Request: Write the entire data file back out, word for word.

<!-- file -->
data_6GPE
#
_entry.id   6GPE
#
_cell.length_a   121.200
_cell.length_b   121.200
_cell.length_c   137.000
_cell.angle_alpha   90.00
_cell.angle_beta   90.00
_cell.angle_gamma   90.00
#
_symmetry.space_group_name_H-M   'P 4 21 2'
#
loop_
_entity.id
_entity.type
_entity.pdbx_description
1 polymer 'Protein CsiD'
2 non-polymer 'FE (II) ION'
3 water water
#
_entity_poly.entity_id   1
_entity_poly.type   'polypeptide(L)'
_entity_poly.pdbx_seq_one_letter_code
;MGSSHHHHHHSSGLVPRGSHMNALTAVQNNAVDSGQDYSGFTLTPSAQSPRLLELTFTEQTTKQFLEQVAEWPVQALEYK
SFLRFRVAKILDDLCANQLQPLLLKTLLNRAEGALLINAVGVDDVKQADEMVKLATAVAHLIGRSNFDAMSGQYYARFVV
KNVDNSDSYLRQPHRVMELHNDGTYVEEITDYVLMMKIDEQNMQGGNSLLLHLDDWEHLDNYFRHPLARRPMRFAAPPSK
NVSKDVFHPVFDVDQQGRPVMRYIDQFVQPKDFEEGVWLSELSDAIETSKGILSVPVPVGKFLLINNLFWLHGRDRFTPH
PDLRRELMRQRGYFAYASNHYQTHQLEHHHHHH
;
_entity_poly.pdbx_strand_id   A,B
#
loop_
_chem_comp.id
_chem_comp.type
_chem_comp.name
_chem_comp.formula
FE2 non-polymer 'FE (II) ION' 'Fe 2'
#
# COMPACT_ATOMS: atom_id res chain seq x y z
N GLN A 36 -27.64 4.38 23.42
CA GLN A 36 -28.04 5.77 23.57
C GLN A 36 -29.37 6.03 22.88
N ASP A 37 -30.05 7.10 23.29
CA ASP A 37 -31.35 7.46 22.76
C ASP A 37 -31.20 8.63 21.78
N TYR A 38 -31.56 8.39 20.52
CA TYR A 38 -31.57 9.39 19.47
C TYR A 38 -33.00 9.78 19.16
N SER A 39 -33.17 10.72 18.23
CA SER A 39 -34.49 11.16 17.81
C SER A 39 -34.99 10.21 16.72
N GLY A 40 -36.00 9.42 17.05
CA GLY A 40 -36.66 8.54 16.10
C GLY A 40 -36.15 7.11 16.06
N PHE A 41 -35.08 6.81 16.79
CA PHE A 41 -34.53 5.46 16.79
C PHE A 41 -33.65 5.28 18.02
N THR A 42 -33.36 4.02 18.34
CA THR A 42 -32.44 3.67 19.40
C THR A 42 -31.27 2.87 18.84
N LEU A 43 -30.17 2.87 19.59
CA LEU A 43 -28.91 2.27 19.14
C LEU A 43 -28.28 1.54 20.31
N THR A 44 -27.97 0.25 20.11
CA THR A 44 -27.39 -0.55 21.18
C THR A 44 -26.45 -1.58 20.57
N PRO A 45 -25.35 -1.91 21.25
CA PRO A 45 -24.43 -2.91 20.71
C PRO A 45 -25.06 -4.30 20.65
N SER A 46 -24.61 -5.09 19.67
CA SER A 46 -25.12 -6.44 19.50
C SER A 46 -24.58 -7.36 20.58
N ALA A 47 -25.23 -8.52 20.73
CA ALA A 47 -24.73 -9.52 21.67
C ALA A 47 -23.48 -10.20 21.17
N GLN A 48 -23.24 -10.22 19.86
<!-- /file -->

data_6GPE
#
_entry.id   6GPE
#
_cell.length_a   121.200
_cell.length_b   121.200
_cell.length_c   137.000
_cell.angle_alpha   90.00
_cell.angle_beta   90.00
_cell.angle_gamma   90.00
#
_symmetry.space_group_name_H-M   'P 4 21 2'
#
loop_
_entity.id
_entity.type
_entity.pdbx_description
1 polymer 'Protein CsiD'
2 non-polymer 'FE (II) ION'
3 water water
#
_entity_poly.entity_id   1
_entity_poly.type   'polypeptide(L)'
_entity_poly.pdbx_seq_one_letter_code
;MGSSHHHHHHSSGLVPRGSHMNALTAVQNNAVDSGQDYSGFTLTPSAQSPRLLELTFTEQTTKQFLEQVAEWPVQALEYK
SFLRFRVAKILDDLCANQLQPLLLKTLLNRAEGALLINAVGVDDVKQADEMVKLATAVAHLIGRSNFDAMSGQYYARFVV
KNVDNSDSYLRQPHRVMELHNDGTYVEEITDYVLMMKIDEQNMQGGNSLLLHLDDWEHLDNYFRHPLARRPMRFAAPPSK
NVSKDVFHPVFDVDQQGRPVMRYIDQFVQPKDFEEGVWLSELSDAIETSKGILSVPVPVGKFLLINNLFWLHGRDRFTPH
PDLRRELMRQRGYFAYASNHYQTHQLEHHHHHH
;
_entity_poly.pdbx_strand_id   A,B
#
loop_
_chem_comp.id
_chem_comp.type
_chem_comp.name
_chem_comp.formula
FE2 non-polymer 'FE (II) ION' 'Fe 2'
#
# COMPACT_ATOMS: atom_id res chain seq x y z
N GLN A 36 -27.64 4.38 23.42
CA GLN A 36 -28.04 5.77 23.57
C GLN A 36 -29.37 6.03 22.88
N ASP A 37 -30.05 7.10 23.29
CA ASP A 37 -31.35 7.46 22.76
C ASP A 37 -31.20 8.63 21.78
N TYR A 38 -31.56 8.39 20.52
CA TYR A 38 -31.57 9.39 19.47
C TYR A 38 -33.00 9.78 19.16
N SER A 39 -33.17 10.72 18.23
CA SER A 39 -34.49 11.16 17.81
C SER A 39 -34.99 10.21 16.72
N GLY A 40 -36.00 9.42 17.05
CA GLY A 40 -36.66 8.54 16.10
C GLY A 40 -36.15 7.11 16.06
N PHE A 41 -35.08 6.81 16.79
CA PHE A 41 -34.53 5.46 16.79
C PHE A 41 -33.65 5.28 18.02
N THR A 42 -33.36 4.02 18.34
CA THR A 42 -32.44 3.67 19.40
C THR A 42 -31.27 2.87 18.84
N LEU A 43 -30.17 2.87 19.59
CA LEU A 43 -28.91 2.27 19.14
C LEU A 43 -28.28 1.54 20.31
N THR A 44 -27.97 0.25 20.11
CA THR A 44 -27.39 -0.55 21.18
C THR A 44 -26.45 -1.58 20.57
N PRO A 45 -25.35 -1.91 21.25
CA PRO A 45 -24.43 -2.91 20.71
C PRO A 45 -25.06 -4.30 20.65
N SER A 46 -24.61 -5.09 19.67
CA SER A 46 -25.12 -6.44 19.50
C SER A 46 -24.58 -7.36 20.58
N ALA A 47 -25.23 -8.52 20.73
CA ALA A 47 -24.73 -9.52 21.67
C ALA A 47 -23.48 -10.20 21.17
N GLN A 48 -23.24 -10.22 19.86